It’s been nearly two years since Stephanie Rhodes-Bosch’s longtime partner, Port Authority, has competed at the upper levels, but he’s far from retired in a field. Some horses — the ones that are truly meant to teach — end their upper-level career and go on to become lower-level masters, and that’s exactly what Port Authority has done.
Prior to his retirement, Port Authority, or “Ollie”, enjoyed a storied career with Steph in the irons. Ollie was Stephanie’s Young Rider mount in 2008 and the pair moved up the three-star level successfully, finishing outside of the top 15 just once. In 2010, Stephanie was selected to the Canadian WEG team and placed ninth individually.
Unfortunately, Ollie then sustained an injury and was eventually retired after Stephanie attempted to bring him back to competition. “We had brought him back (in 2013) and had plans to step back up to Advanced, but we were told that his suspensory wouldn’t hold up,” Stephanie said. “He flexed really well, it just showed up on the ultrasound and we couldn’t risk it.”
So Stephanie made the difficult decision to retire her partner on which she had had so much success. Stephanie then suffered another terrible blow, suddenly losing her promising young horse, Seahawk.
“Once we lost Seahawk, reality kind of set in,” Stephanie said. “At some point, I needed to treat this as a business and stop hemorrhaging money. So it was a natural transition to start to look for something for Ollie to do to take some of the strain off.”
Enter Margaret Nelson, who had been looking for a horse on which to learn. Through mutual friends, Stephanie and Margaret came to an agreement for the lease of Ollie, who got along swimmingly with his new rider.
“It’s great for both Ollie and Margaret,” Stephanie said. “He’s super quiet and generally easy to ride, but he still makes you work correctly to put him together. When she rides him properly, he rewards her with really nice work. At the same time, he’s quiet and she can go on trail rides or throw him on the trailer easily.”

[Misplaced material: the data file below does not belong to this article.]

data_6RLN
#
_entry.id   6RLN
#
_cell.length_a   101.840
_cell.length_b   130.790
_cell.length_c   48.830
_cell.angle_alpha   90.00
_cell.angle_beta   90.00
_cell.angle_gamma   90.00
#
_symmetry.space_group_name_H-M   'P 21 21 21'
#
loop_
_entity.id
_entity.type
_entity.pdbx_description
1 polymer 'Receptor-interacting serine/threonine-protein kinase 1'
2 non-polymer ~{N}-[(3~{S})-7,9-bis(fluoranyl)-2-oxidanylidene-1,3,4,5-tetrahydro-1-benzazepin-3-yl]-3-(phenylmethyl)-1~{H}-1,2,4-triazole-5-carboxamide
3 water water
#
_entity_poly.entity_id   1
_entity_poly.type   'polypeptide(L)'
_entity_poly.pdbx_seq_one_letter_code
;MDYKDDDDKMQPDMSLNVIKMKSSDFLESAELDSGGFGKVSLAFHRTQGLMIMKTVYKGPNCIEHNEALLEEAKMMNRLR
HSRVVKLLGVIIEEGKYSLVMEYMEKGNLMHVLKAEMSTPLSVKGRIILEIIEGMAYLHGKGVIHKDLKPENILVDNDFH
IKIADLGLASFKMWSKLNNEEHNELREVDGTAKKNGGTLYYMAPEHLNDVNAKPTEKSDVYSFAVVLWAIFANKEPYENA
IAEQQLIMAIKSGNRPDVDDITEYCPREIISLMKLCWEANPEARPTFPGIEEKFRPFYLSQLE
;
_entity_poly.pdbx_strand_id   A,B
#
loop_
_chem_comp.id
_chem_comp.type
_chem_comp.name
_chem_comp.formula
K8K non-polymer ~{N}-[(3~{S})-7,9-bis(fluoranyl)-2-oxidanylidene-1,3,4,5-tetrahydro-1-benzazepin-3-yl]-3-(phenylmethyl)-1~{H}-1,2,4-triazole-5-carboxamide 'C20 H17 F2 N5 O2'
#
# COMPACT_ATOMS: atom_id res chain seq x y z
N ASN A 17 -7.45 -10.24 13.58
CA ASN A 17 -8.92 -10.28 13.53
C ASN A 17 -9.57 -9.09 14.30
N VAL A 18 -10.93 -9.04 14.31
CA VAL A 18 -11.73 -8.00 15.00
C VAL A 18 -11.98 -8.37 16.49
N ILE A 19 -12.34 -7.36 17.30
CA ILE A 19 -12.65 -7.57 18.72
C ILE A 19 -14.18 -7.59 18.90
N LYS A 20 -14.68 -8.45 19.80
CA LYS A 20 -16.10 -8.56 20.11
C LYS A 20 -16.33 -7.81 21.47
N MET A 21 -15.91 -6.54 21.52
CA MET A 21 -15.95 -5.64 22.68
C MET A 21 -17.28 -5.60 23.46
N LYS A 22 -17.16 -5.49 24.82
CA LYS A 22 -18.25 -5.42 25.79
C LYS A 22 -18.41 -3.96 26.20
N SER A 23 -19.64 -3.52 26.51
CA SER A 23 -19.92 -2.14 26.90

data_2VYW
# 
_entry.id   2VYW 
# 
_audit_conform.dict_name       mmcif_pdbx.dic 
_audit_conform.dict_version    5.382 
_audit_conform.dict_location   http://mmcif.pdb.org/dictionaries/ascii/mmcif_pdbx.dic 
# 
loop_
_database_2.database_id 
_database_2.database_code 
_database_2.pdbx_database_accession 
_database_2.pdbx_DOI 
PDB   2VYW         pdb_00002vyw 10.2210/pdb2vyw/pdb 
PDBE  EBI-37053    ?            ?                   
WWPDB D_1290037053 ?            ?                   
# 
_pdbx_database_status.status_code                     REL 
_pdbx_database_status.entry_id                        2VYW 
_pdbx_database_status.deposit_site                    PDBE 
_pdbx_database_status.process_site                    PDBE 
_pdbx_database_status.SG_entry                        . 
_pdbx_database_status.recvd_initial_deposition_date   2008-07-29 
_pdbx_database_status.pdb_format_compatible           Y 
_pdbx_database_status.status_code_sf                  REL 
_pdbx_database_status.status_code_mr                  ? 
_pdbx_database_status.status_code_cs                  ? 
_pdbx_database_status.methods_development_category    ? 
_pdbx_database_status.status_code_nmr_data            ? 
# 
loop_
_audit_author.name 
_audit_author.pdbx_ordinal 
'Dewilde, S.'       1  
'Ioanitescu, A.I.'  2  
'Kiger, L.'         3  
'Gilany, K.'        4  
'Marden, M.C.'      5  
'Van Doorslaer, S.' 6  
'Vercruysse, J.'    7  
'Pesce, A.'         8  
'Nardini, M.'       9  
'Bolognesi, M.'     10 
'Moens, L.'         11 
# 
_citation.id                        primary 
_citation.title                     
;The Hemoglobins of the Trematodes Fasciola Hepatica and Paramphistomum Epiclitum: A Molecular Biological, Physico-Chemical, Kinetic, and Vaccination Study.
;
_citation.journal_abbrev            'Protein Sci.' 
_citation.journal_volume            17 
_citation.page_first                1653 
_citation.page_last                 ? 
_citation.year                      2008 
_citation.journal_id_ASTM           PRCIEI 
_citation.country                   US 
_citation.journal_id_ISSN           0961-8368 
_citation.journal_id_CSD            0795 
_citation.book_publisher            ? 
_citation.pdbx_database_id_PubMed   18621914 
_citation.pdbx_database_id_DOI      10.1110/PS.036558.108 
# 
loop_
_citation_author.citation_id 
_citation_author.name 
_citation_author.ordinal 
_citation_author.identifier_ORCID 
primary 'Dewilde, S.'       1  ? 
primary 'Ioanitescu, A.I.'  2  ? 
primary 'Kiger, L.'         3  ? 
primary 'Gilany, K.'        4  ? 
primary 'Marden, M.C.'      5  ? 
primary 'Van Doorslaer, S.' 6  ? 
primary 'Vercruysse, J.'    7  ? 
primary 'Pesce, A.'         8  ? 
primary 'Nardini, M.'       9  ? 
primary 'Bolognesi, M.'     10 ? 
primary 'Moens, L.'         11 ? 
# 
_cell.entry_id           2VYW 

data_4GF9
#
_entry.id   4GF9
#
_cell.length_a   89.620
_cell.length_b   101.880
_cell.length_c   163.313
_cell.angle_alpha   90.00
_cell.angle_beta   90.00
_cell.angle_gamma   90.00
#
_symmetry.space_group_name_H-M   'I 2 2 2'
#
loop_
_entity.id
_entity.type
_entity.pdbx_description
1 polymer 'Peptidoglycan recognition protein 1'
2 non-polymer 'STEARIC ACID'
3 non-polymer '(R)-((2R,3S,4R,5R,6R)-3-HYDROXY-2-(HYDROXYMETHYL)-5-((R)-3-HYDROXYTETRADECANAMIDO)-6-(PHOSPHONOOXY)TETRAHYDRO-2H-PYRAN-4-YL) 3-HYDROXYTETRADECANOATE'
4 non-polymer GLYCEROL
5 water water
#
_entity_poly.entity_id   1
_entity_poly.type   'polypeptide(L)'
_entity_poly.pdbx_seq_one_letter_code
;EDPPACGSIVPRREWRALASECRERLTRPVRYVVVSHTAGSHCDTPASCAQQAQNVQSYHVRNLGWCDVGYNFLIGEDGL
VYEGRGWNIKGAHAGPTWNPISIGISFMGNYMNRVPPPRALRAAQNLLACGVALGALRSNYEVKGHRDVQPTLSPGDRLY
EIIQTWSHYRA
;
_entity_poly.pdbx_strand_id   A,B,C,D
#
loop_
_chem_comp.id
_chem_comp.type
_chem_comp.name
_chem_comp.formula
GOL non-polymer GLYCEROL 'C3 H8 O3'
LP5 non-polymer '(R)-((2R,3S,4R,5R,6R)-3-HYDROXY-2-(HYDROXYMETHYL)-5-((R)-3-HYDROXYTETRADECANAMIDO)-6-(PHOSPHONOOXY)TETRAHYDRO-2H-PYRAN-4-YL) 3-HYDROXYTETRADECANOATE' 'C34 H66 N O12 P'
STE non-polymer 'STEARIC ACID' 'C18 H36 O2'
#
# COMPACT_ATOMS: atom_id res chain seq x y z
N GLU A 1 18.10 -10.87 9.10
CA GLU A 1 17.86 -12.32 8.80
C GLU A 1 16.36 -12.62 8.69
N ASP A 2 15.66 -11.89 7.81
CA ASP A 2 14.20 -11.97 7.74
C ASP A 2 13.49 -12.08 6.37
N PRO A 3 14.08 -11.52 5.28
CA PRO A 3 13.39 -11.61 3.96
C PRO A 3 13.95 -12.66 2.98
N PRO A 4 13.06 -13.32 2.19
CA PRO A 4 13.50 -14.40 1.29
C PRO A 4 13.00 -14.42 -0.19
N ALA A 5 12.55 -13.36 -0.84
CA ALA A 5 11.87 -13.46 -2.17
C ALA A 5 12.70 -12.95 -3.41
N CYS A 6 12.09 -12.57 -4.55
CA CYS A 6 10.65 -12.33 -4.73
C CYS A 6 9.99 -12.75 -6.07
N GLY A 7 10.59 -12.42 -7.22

Margaret’s primary focus is on dressage, which Ollie has had success in throughout his career. “I had been taking lessons at a riding school,” Margaret recalled. “But I felt like I wanted more riding time. My cousin knew that Steph was looking for someone to ride Ollie, and as soon as I rode him I just knew it would work out. It was kind of a love at first sight.”
The benefit of riding Ollie, who is well schooled and experienced, is that as Margaret progresses, Ollie can step up and present new challenges and lessons for her. It’s an evolving process, and Margaret can continue to learn as time goes on. “Ollie’s been a really good teacher,” Margaret said. “He won’t give me anything I don’t ask for.”
Stephanie couldn’t be happier with how everything has worked out. “It’s a very simple situation,” she explained. “I needed to move forward, and Margaret loves him and takes great care of him. She’s been a great find.”
Stephanie has set a goal for Margaret to earn her USDF bronze medal aboard Ollie, a goal she believes is perfectly attainable. “She’s been doing eventing dressage tests, but we’re going to progress to doing USDF tests and working towards the medals. I think it’s a perfectly attainable goal.”
As for Ollie, who is now 17, he loves having a job and another person to take care of. “I’ve had him since he was five,” Stephanie said. “He’s always been the same kind of horse, really quiet and easy to be around. I’m happy that he’s found someone to take care of now, it’s perfect for him.”